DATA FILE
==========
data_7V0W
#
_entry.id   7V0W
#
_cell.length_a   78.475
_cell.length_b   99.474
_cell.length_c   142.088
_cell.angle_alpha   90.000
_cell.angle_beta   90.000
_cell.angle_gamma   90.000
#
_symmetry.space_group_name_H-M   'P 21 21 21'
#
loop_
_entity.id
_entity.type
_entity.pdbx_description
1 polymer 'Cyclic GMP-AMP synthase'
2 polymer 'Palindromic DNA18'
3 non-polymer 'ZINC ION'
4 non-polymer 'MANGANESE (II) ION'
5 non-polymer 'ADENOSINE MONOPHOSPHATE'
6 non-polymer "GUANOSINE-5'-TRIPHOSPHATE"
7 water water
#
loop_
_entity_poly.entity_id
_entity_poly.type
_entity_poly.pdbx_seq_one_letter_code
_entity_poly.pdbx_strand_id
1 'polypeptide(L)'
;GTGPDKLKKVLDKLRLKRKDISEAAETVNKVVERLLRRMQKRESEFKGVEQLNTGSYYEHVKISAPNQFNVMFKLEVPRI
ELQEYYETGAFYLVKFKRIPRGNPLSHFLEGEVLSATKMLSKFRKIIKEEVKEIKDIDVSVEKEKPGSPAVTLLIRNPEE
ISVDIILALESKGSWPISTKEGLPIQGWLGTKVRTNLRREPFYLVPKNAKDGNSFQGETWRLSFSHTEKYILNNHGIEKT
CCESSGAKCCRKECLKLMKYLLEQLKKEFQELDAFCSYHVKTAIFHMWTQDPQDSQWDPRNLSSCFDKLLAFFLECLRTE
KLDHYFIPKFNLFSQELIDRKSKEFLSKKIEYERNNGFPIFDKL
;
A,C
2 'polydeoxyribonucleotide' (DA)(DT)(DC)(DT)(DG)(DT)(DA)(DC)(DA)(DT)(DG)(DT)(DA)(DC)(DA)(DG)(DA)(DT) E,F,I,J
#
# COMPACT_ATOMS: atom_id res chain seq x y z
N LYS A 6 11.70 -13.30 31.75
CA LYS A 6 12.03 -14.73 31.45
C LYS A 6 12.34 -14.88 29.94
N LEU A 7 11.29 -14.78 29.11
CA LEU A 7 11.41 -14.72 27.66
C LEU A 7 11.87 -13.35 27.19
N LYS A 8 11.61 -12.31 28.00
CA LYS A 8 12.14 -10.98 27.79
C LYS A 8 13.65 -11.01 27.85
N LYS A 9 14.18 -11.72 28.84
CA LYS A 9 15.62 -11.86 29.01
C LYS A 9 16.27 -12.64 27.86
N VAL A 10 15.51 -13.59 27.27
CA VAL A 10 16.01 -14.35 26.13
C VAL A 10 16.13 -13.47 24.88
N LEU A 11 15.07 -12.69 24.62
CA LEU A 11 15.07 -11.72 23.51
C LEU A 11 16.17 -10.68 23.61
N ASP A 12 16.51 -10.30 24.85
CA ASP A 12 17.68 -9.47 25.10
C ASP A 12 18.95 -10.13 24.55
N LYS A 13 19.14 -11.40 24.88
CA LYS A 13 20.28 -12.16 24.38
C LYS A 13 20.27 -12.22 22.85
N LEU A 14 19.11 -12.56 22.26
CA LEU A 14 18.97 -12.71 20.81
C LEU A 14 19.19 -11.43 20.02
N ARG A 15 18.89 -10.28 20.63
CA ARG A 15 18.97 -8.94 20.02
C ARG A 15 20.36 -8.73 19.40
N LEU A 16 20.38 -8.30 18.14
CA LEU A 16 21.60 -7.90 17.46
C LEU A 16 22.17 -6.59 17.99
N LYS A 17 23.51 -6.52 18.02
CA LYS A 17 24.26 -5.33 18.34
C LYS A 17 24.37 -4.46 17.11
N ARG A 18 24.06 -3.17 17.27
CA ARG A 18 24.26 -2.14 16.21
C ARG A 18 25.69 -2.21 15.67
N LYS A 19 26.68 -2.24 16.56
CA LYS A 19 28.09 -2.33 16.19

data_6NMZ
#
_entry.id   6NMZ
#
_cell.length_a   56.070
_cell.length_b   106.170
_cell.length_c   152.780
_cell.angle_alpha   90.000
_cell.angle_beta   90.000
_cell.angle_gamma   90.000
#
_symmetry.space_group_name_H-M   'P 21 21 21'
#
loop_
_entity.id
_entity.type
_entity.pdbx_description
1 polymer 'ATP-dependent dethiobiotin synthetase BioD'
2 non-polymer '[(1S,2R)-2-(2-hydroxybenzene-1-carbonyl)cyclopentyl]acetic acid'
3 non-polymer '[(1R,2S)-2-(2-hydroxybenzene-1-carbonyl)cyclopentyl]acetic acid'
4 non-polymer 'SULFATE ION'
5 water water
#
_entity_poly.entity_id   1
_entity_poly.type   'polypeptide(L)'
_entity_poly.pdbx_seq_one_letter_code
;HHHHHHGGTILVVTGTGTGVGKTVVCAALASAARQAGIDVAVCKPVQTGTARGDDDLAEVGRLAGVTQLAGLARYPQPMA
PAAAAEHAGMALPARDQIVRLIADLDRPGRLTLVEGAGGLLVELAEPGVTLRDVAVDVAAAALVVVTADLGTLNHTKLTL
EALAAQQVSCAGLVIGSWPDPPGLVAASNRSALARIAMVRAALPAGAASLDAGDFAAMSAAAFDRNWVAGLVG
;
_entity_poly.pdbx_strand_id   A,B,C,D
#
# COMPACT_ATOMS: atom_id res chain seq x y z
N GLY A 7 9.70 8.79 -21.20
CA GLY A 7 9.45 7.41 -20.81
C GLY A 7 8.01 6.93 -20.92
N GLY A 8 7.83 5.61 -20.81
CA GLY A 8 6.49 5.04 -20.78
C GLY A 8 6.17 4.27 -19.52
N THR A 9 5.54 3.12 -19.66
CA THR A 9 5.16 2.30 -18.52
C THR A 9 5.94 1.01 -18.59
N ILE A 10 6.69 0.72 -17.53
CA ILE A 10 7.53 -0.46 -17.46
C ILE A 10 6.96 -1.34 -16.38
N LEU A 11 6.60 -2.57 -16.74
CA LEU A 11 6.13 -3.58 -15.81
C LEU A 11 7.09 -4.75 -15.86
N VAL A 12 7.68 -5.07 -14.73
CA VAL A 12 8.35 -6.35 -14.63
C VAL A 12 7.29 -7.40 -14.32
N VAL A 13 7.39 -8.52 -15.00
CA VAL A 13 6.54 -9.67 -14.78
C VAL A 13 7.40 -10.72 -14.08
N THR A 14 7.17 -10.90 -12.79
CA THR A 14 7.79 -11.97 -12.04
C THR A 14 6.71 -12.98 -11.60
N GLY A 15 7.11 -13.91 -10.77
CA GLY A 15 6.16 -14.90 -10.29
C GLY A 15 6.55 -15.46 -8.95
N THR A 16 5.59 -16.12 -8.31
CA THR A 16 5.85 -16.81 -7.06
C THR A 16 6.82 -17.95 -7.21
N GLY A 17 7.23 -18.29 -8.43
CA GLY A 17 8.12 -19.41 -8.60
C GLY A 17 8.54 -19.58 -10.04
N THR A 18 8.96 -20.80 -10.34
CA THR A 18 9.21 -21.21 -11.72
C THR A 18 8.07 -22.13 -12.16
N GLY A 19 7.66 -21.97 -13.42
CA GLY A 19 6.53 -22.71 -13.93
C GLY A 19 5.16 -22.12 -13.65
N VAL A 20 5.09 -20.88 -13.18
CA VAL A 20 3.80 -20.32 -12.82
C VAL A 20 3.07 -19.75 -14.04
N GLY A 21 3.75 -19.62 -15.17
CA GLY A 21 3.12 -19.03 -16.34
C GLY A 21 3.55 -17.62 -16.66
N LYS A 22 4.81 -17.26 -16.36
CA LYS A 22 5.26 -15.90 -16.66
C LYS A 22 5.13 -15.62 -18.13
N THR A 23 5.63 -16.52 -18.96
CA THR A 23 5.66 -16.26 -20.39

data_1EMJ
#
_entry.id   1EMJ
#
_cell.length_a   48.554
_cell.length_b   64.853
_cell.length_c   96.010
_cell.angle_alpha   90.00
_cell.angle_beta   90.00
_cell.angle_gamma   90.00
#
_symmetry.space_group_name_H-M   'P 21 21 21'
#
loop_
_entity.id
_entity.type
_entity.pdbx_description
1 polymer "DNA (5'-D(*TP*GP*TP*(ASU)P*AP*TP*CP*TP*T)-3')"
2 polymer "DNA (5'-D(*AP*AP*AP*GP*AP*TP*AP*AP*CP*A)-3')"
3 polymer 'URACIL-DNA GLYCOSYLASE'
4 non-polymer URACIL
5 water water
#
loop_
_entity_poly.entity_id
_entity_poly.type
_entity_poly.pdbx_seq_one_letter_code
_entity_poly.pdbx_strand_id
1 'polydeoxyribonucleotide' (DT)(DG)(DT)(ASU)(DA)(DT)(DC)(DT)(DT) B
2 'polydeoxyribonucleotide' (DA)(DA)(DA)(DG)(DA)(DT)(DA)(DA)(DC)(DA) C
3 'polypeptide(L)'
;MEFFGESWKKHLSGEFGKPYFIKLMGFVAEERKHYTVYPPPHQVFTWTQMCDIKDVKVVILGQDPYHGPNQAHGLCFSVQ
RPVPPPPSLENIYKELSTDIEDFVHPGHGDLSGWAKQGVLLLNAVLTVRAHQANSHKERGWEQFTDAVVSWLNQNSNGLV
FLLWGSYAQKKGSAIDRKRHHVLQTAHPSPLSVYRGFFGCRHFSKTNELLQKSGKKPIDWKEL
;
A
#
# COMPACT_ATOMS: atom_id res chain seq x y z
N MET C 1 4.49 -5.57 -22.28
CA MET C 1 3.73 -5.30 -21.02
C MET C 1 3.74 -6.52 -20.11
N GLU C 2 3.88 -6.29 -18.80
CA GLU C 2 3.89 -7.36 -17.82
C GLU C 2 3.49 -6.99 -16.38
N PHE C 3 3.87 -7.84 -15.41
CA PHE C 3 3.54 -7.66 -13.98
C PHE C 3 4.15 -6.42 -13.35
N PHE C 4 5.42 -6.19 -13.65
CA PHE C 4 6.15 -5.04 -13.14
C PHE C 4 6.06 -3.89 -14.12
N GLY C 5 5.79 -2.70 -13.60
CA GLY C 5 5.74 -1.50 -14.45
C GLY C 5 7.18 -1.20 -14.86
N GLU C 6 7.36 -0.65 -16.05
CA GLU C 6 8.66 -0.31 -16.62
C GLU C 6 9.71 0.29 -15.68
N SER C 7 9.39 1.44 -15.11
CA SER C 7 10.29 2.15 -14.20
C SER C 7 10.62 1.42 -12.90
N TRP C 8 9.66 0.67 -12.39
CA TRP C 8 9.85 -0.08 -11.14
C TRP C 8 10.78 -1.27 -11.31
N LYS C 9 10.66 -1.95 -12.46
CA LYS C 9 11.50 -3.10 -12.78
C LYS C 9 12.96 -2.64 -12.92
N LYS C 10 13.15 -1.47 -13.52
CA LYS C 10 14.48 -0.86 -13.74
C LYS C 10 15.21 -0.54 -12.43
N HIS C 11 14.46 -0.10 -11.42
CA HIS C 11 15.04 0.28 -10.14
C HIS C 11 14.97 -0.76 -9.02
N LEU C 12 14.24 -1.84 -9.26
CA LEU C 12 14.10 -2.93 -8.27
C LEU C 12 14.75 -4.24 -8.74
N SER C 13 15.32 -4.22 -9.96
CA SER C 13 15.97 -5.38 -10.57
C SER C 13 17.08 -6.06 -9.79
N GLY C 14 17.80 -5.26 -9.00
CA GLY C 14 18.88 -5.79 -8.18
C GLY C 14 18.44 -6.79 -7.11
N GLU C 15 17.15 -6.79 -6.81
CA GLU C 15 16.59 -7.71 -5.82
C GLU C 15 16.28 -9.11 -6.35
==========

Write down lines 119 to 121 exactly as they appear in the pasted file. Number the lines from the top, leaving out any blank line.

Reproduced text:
N GLY A 8 7.83 5.61 -20.81
CA GLY A 8 6.49 5.04 -20.78
C GLY A 8 6.17 4.27 -19.52